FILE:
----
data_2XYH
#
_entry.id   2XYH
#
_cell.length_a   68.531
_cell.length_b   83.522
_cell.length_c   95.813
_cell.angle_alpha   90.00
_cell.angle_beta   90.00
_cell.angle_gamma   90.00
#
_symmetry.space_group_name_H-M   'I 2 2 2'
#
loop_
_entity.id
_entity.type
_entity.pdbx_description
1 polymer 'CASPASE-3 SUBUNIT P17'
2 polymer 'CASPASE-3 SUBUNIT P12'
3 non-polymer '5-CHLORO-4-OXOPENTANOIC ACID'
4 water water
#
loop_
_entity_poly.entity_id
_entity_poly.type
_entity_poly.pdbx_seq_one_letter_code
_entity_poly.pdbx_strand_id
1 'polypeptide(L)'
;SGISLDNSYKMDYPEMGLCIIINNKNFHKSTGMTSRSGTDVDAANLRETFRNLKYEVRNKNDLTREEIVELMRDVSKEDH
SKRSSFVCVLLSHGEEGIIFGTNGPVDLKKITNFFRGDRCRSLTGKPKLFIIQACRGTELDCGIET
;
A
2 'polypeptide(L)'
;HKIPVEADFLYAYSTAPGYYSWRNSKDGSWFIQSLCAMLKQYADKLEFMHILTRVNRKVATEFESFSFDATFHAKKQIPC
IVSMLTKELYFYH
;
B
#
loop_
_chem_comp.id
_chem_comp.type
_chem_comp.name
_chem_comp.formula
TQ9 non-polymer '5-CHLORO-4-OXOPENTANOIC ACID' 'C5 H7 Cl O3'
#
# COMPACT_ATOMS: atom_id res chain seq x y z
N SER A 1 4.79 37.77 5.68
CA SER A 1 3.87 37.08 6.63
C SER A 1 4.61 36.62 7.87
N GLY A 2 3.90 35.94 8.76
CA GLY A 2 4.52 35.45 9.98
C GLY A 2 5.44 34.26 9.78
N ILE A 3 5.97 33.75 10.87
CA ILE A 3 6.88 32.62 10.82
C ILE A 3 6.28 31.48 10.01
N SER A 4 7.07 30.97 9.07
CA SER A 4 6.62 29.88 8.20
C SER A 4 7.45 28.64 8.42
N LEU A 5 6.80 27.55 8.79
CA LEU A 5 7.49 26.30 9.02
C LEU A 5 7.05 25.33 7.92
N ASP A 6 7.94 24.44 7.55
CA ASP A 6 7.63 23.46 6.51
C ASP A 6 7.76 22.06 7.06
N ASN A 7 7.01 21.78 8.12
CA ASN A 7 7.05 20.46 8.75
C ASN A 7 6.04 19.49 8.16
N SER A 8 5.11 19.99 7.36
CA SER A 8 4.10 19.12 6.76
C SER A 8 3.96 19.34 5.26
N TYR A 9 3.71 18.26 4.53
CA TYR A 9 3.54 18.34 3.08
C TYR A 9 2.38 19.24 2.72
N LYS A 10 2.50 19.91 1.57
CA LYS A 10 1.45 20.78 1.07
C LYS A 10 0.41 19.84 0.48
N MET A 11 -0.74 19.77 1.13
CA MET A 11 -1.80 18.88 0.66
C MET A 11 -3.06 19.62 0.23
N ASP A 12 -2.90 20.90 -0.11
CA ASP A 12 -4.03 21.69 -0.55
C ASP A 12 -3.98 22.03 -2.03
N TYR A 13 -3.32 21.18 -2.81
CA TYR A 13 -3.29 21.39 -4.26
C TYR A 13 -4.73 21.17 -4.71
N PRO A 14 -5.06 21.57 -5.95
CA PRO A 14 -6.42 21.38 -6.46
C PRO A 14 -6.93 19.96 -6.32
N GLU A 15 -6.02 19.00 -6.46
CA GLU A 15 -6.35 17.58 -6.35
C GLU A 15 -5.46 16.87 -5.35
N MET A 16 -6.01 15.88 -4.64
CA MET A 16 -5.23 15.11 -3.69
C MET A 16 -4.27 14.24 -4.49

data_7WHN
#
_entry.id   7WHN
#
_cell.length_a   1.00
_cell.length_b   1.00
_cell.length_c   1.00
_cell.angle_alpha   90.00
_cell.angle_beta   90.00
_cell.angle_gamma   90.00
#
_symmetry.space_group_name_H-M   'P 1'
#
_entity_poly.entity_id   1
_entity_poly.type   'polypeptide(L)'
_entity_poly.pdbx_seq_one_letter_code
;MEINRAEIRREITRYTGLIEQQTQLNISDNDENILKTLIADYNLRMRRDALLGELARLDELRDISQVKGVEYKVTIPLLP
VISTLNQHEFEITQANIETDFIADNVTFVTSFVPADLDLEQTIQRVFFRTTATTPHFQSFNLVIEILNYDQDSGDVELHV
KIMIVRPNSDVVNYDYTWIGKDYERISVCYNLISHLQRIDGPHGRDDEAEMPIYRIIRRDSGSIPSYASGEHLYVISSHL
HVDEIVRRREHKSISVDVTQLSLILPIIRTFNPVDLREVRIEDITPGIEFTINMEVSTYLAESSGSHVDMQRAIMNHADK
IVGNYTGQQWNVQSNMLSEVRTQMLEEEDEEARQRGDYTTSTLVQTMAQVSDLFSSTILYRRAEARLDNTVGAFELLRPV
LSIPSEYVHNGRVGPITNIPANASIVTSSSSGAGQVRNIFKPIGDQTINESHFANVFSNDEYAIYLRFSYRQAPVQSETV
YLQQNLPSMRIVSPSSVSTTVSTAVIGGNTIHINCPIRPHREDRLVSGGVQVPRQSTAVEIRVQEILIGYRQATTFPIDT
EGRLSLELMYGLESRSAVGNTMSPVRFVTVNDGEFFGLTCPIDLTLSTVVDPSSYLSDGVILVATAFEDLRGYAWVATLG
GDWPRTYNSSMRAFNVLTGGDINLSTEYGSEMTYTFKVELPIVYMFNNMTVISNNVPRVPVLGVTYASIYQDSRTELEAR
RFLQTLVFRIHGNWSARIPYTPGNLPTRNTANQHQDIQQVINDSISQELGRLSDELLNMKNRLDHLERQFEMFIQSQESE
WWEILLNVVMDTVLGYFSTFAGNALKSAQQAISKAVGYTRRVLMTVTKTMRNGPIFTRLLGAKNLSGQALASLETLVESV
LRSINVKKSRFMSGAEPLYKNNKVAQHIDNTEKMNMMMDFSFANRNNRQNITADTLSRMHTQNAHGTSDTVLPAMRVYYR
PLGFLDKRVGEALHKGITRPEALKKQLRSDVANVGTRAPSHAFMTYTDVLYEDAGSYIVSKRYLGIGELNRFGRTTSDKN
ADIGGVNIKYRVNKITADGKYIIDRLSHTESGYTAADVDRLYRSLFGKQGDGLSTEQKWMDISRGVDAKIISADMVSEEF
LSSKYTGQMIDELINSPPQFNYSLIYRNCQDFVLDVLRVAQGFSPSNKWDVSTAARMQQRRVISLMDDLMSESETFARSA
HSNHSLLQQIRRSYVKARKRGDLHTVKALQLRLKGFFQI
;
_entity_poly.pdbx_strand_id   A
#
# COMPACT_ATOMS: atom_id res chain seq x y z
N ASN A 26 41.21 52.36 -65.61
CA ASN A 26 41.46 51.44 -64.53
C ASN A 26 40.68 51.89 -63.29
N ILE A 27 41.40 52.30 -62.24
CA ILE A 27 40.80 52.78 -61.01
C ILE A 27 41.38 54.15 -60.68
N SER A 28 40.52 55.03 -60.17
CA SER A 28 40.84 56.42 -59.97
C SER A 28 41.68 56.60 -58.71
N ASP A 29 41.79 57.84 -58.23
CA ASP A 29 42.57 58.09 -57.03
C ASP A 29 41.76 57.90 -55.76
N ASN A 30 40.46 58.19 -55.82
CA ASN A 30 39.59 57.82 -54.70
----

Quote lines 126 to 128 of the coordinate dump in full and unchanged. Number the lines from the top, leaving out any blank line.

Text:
HSNHSLLQQIRRSYVKARKRGDLHTVKALQLRLKGFFQI
;
_entity_poly.pdbx_strand_id   A